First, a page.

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Device Capability API

You can query the capabilities of a BlackBerry device by using the Device Capability API that is provided in the net.rim.device.api.system.capability package. You can use the DeviceCapability class to query whether specific features, such as a virtual keyboard or a physical keyboard, are supported on the device, whether the feature is currently available to the BlackBerry device user (for example, if the slider on a device is open and the user can use the physical keyboard), and whether your application can currently access the feature.

For example, DeviceCapability.isVirtualKeyboardAvailable() returns true if the device has a virtual keyboard currently displayed. Otherwise the method returns false.

You can define a listener to notify your application of changes to the specified capabilities of the device by implementing the DeviceCapabilityListener interface.

For an example of how to use the Device Capability API, see the cradle detection section below.

For more information about the Device Capability API, see the API reference for the .

Cradle detection

You can detect when a BlackBerry device is connected to a cradle (such as a car kit cradle) by using the DeviceCapability.TYPE_CRADLE capability type that is part of the Device Capability API.

You can use DeviceCapability.isSupported() and DeviceCapability.isAvailable() to detect the cradle status. Devices that are running BlackBerry Device Software 6.0 return true for isSupported(DeviceCapability.TYPE_CRADLE). When a device that is running BlackBerry Device Software 6.0 is connected to a cradle, isAvailable(DeviceCapability.TYPE_CRADLE) returns true.

When you detect a cradle connection, you can use the CradleProtocol class to detect the cradle type and properties. CradleProtocol is provided in the net.rim.device.api.accessory package. The class provides fields for a cradle's type (such as a car kit cradle, a holster, or a charging pod) and a cradle's properties (such as whether a cradle has a light or buttons that can be changed programmatically).

CradleProtocol.getCradleType() returns the cradle type that the cradle itself provides. A cradle might not provide its precise type. For example, a car kit cradle might return CradleProtocol.TYPE_SIMPLE, instead of CradleProtocol.TYPE_CAR_KIT.

The following code sample tests whether the device is connected to a cradle. If it is, the type of cradle is displayed.

import net.rim.device.api.accessory.CradleProtocol;
import net.rim.device.api.system.capability.DeviceCapability;
import net.rim.device.api.ui.component.RichTextField;
import net.rim.device.api.ui.container.MainScreen;

class CradleDemoScreen extends MainScreen 
{
    public CradleDemoScreen()
    {   
        setTitle("Cradle Demo");
        RichTextField statusField = new RichTextField();
        add(statusField);
        
        boolean isConnected =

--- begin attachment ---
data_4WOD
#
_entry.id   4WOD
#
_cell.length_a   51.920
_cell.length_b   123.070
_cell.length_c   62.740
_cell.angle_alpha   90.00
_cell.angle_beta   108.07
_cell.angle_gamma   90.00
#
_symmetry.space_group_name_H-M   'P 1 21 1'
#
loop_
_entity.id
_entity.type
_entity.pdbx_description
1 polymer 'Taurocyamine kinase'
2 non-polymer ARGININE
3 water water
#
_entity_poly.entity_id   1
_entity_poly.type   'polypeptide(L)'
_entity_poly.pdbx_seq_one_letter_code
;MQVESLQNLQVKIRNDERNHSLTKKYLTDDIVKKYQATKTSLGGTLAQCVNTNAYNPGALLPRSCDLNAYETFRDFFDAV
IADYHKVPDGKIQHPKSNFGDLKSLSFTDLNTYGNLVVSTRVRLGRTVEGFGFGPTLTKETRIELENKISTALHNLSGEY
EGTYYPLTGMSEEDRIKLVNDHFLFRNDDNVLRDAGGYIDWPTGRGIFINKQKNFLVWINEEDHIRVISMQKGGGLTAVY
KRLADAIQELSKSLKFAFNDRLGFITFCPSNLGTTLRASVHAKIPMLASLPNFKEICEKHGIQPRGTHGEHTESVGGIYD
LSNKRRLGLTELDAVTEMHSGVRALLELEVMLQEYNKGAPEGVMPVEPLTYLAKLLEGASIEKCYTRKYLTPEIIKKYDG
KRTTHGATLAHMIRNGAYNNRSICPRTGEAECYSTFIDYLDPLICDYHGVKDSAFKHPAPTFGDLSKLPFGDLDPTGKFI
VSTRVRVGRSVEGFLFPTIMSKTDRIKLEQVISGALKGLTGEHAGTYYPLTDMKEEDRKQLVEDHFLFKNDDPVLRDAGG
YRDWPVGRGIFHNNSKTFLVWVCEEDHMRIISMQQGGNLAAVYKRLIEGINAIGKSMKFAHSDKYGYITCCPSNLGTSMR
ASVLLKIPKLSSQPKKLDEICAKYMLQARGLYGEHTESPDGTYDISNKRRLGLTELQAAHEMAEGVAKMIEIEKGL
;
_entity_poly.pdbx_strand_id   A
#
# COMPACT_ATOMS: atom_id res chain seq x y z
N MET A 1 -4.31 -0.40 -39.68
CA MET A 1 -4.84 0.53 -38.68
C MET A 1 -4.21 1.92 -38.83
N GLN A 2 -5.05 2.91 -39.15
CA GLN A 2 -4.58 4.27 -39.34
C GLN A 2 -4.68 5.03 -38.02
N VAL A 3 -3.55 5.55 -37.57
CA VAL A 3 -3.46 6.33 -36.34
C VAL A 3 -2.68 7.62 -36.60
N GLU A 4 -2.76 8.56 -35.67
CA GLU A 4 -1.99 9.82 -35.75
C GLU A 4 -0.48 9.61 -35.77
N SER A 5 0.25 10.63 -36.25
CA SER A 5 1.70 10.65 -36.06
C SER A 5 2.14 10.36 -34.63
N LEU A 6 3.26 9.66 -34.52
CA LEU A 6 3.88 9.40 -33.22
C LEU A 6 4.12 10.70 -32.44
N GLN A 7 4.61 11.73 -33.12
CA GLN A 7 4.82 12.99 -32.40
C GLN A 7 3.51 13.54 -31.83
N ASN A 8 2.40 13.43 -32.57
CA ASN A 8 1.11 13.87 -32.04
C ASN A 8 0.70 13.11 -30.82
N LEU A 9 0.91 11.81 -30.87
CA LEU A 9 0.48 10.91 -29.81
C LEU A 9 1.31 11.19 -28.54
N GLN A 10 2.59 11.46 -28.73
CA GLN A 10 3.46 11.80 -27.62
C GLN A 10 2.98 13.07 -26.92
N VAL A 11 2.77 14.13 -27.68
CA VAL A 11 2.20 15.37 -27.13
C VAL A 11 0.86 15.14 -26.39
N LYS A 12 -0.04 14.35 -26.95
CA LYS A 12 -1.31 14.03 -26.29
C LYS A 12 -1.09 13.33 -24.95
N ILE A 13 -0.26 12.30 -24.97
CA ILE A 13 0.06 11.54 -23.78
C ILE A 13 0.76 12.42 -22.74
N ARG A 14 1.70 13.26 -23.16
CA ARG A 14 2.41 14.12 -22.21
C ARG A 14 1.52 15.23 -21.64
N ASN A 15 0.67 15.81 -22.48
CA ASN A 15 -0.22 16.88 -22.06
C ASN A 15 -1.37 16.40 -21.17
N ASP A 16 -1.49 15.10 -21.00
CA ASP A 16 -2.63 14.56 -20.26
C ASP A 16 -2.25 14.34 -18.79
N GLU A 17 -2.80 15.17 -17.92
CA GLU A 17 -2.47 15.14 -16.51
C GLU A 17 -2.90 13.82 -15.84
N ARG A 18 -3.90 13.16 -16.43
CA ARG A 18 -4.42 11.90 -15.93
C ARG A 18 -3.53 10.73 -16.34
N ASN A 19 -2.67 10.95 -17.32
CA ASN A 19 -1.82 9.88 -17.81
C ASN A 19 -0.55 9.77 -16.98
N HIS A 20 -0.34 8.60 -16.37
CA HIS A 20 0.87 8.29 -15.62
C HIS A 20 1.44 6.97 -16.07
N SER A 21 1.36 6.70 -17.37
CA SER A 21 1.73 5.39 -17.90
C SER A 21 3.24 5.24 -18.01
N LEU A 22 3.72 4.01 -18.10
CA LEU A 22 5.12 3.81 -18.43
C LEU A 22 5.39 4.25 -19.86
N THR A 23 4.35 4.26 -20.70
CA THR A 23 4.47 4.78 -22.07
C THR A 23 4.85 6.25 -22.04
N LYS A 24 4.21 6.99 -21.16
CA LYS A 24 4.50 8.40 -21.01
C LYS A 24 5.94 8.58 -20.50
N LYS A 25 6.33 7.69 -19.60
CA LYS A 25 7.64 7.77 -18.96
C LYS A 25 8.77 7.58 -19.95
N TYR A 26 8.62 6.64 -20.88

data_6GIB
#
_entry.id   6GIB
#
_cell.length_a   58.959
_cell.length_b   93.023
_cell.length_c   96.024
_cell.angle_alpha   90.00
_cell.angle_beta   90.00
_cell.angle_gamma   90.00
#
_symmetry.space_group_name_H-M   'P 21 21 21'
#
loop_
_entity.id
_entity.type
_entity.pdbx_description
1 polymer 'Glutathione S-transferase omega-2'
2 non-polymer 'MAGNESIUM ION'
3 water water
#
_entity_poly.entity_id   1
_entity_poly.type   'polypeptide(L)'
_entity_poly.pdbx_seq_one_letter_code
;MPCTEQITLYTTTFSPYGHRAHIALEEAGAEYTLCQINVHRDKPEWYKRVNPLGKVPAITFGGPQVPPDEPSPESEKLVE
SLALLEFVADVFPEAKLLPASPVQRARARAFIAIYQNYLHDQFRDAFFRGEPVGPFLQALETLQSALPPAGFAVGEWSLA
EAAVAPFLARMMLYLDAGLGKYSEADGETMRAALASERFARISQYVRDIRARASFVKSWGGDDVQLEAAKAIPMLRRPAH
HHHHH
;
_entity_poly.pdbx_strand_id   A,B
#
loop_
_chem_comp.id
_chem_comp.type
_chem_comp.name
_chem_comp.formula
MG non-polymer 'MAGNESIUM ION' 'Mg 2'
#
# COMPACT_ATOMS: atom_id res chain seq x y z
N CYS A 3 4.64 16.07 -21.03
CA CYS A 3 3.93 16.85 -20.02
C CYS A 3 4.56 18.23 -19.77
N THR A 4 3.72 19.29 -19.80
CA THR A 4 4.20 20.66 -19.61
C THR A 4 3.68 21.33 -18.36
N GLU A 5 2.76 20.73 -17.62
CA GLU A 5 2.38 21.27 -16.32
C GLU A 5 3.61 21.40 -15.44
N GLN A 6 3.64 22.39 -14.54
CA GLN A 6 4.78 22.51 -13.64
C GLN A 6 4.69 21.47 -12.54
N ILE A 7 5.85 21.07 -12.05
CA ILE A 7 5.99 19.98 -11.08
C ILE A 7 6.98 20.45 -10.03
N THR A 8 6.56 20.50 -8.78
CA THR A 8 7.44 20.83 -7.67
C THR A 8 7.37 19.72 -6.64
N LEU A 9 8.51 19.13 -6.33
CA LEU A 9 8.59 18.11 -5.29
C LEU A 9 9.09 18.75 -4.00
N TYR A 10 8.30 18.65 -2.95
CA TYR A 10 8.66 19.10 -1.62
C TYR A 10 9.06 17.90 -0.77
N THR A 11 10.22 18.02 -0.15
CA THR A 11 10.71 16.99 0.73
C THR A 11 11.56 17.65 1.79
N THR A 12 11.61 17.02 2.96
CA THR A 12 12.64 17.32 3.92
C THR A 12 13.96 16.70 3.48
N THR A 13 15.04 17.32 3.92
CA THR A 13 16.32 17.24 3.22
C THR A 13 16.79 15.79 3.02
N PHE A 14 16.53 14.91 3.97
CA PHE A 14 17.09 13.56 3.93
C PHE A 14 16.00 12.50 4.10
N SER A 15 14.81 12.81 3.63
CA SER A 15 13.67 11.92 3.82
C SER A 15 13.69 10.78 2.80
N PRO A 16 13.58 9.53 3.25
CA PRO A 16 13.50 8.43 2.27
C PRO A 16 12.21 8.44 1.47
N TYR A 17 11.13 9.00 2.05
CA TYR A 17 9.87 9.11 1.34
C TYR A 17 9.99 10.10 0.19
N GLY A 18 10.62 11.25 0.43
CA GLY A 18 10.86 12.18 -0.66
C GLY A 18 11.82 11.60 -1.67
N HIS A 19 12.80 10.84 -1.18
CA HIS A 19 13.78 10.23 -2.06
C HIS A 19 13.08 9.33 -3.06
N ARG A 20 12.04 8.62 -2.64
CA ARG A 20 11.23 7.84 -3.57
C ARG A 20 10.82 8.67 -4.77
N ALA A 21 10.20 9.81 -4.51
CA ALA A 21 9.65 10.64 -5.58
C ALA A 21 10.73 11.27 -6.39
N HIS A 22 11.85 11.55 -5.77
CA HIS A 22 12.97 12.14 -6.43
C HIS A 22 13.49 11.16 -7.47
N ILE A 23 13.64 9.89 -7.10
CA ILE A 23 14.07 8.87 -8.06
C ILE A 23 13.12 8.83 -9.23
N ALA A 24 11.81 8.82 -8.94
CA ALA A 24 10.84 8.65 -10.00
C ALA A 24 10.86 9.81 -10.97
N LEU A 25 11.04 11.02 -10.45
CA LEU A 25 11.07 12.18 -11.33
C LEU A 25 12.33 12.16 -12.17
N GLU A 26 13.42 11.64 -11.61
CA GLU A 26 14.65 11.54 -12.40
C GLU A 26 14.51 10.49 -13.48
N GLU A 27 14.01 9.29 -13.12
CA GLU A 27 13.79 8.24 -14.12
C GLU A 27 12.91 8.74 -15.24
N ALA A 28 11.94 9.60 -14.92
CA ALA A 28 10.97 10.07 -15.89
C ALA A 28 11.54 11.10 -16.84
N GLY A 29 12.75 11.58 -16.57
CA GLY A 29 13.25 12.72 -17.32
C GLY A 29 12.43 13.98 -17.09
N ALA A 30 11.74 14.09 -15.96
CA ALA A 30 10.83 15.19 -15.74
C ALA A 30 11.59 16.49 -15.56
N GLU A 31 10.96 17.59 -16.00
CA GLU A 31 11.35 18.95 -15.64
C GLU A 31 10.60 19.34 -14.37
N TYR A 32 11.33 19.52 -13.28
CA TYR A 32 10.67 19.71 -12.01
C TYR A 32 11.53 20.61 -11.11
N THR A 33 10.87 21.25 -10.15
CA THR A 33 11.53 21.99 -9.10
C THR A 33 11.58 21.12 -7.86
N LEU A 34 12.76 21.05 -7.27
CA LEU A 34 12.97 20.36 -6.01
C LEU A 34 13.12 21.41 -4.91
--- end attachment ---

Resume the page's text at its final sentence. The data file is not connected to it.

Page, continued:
DeviceCapability.isAvailable(DeviceCapability.TYPE_CRADLE);
        
        if (isConnected)
        {
            CradleProtocol myCradle = CradleProtocol.getInstance();
            int cradleType = myCradle.getCradleType();
            
            switch (cradleType)
            {
                case CradleProtocol.TYPE_CAR_KIT:
                    statusField.setText("Device is connected to a car kit cradle.");
                    break;
                case CradleProtocol.TYPE_AUDIO:
                    statusField.setText("Device is connected to an audio cradle.");
                    break;
                case CradleProtocol.TYPE_BEDSIDE:
                    statusField.setText("Device is connected to a charging pod cradle.");
                    break;
                case CradleProtocol.TYPE_CHARGER:
                    statusField.setText("Device is connected to a charger cradle.");
                    break;
                case CradleProtocol.TYPE_DESKTOP:
                    statusField.setText("Device is connected to a desktop cradle.");
                    break;
                case CradleProtocol.TYPE_HOLSTER:
                    statusField.setText("Device is connected to a holster cradle.");
                    break;
                case CradleProtocol.TYPE_MULTIMEDIA:
                    statusField.setText("Device is connected to a multimedia cradle.");
                    break;
                case CradleProtocol.TYPE_SIMPLE:
                    statusField.setText("Device is connected to a simple cradle.");
                    break;
                default:
                    statusField.setText("Can't determine type of cradle.");
            }
        }
        else
        {
            statusField.setText("Device is not connected.");
        }
    }            
}

Cradle handling

You can register your application as a cradle handler. A cradle handler is an application that can start when a BlackBerry device is connected to a cradle of a specified type. For example, if your application provides local travel information, you might want to register it as a handler for a car kit cradle, so that it can start automatically when the device is connected to a car kit cradle.

To register your application as a cradle handler, use CradleHandlerRegistry.registerHandler(). The CradleHandlerRegistry class is provided in the net.rim.blackberry.api.cradle package. When you register your application, you specify the type of cradle that you want to handle and your application descriptor. Cradle types are defined as fields in the CradleProtocol class that is provided in the net.rim.device.api.accessory package.

Registration as a cradle handler is persistent. You need to register your application only once after it is installed on the device.

If any handlers are registered for a cradle type, the user is presented with a dialog box when that type of cradle is connected.


This diagram shows an example dialog box.